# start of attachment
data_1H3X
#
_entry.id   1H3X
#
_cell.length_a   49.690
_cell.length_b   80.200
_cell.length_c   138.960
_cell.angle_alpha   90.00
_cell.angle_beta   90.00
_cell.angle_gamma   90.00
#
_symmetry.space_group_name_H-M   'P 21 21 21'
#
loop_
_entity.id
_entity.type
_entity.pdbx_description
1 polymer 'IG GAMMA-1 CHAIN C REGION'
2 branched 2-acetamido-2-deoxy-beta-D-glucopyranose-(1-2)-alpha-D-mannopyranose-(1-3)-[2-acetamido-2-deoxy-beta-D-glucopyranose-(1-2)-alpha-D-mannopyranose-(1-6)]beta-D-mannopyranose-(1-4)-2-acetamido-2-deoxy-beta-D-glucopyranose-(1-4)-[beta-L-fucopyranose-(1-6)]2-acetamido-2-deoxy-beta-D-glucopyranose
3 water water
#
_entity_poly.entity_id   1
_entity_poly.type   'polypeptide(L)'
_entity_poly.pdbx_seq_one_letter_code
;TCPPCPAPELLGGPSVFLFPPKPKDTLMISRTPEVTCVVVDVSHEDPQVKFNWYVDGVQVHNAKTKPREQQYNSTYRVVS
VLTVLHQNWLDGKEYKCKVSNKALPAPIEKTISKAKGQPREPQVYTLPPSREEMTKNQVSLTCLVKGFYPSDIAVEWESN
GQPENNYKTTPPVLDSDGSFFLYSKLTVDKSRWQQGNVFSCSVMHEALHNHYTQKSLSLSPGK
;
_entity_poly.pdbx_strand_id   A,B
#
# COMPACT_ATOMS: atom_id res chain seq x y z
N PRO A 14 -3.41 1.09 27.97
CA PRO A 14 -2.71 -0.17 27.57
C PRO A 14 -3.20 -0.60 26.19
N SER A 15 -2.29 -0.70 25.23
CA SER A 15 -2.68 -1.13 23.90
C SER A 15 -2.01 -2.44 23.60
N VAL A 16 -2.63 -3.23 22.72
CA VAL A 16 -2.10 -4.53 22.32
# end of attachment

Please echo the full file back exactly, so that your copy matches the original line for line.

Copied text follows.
data_1H3X
#
_entry.id   1H3X
#
_cell.length_a   49.690
_cell.length_b   80.200
_cell.length_c   138.960
_cell.angle_alpha   90.00
_cell.angle_beta   90.00
_cell.angle_gamma   90.00
#
_symmetry.space_group_name_H-M   'P 21 21 21'
#
loop_
_entity.id
_entity.type
_entity.pdbx_description
1 polymer 'IG GAMMA-1 CHAIN C REGION'
2 branched 2-acetamido-2-deoxy-beta-D-glucopyranose-(1-2)-alpha-D-mannopyranose-(1-3)-[2-acetamido-2-deoxy-beta-D-glucopyranose-(1-2)-alpha-D-mannopyranose-(1-6)]beta-D-mannopyranose-(1-4)-2-acetamido-2-deoxy-beta-D-glucopyranose-(1-4)-[beta-L-fucopyranose-(1-6)]2-acetamido-2-deoxy-beta-D-glucopyranose
3 water water
#
_entity_poly.entity_id   1
_entity_poly.type   'polypeptide(L)'
_entity_poly.pdbx_seq_one_letter_code
;TCPPCPAPELLGGPSVFLFPPKPKDTLMISRTPEVTCVVVDVSHEDPQVKFNWYVDGVQVHNAKTKPREQQYNSTYRVVS
VLTVLHQNWLDGKEYKCKVSNKALPAPIEKTISKAKGQPREPQVYTLPPSREEMTKNQVSLTCLVKGFYPSDIAVEWESN
GQPENNYKTTPPVLDSDGSFFLYSKLTVDKSRWQQGNVFSCSVMHEALHNHYTQKSLSLSPGK
;
_entity_poly.pdbx_strand_id   A,B
#
# COMPACT_ATOMS: atom_id res chain seq x y z
N PRO A 14 -3.41 1.09 27.97
CA PRO A 14 -2.71 -0.17 27.57
C PRO A 14 -3.20 -0.60 26.19
N SER A 15 -2.29 -0.70 25.23
CA SER A 15 -2.68 -1.13 23.90
C SER A 15 -2.01 -2.44 23.60
N VAL A 16 -2.63 -3.23 22.72
CA VAL A 16 -2.10 -4.53 22.32